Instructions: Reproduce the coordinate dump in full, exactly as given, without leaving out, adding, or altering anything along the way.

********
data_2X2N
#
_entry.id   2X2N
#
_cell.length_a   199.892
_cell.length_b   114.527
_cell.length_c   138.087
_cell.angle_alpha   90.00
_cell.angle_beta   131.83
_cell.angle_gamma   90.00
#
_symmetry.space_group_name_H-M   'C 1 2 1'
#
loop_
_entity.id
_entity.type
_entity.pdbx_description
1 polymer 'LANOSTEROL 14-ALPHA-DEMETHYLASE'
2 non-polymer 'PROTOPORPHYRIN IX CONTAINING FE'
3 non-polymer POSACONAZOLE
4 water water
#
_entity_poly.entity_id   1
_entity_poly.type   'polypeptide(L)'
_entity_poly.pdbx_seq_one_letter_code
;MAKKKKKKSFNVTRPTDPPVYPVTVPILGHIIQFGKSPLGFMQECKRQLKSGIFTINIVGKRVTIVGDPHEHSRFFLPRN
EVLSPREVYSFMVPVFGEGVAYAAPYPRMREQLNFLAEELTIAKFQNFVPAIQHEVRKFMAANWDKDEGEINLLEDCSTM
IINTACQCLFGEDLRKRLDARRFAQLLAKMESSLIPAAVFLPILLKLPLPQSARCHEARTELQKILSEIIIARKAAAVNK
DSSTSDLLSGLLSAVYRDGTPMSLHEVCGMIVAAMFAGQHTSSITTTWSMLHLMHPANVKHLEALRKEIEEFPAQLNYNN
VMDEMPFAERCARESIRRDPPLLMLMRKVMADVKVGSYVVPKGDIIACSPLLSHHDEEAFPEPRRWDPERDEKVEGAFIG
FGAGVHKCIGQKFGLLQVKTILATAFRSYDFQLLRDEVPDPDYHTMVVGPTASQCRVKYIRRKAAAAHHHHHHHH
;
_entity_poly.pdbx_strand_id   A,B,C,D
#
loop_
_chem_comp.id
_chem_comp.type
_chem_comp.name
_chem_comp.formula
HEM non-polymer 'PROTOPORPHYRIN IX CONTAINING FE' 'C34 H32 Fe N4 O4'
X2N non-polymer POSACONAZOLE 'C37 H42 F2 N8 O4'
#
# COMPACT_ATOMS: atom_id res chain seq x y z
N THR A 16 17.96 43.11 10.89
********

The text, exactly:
data_2X2N
#
_entry.id   2X2N
#
_cell.length_a   199.892
_cell.length_b   114.527
_cell.length_c   138.087
_cell.angle_alpha   90.00
_cell.angle_beta   131.83
_cell.angle_gamma   90.00
#
_symmetry.space_group_name_H-M   'C 1 2 1'
#
loop_
_entity.id
_entity.type
_entity.pdbx_description
1 polymer 'LANOSTEROL 14-ALPHA-DEMETHYLASE'
2 non-polymer 'PROTOPORPHYRIN IX CONTAINING FE'
3 non-polymer POSACONAZOLE
4 water water
#
_entity_poly.entity_id   1
_entity_poly.type   'polypeptide(L)'
_entity_poly.pdbx_seq_one_letter_code
;MAKKKKKKSFNVTRPTDPPVYPVTVPILGHIIQFGKSPLGFMQECKRQLKSGIFTINIVGKRVTIVGDPHEHSRFFLPRN
EVLSPREVYSFMVPVFGEGVAYAAPYPRMREQLNFLAEELTIAKFQNFVPAIQHEVRKFMAANWDKDEGEINLLEDCSTM
IINTACQCLFGEDLRKRLDARRFAQLLAKMESSLIPAAVFLPILLKLPLPQSARCHEARTELQKILSEIIIARKAAAVNK
DSSTSDLLSGLLSAVYRDGTPMSLHEVCGMIVAAMFAGQHTSSITTTWSMLHLMHPANVKHLEALRKEIEEFPAQLNYNN
VMDEMPFAERCARESIRRDPPLLMLMRKVMADVKVGSYVVPKGDIIACSPLLSHHDEEAFPEPRRWDPERDEKVEGAFIG
FGAGVHKCIGQKFGLLQVKTILATAFRSYDFQLLRDEVPDPDYHTMVVGPTASQCRVKYIRRKAAAAHHHHHHHH
;
_entity_poly.pdbx_strand_id   A,B,C,D
#
loop_
_chem_comp.id
_chem_comp.type
_chem_comp.name
_chem_comp.formula
HEM non-polymer 'PROTOPORPHYRIN IX CONTAINING FE' 'C34 H32 Fe N4 O4'
X2N non-polymer POSACONAZOLE 'C37 H42 F2 N8 O4'
#
# COMPACT_ATOMS: atom_id res chain seq x y z
N THR A 16 17.96 43.11 10.89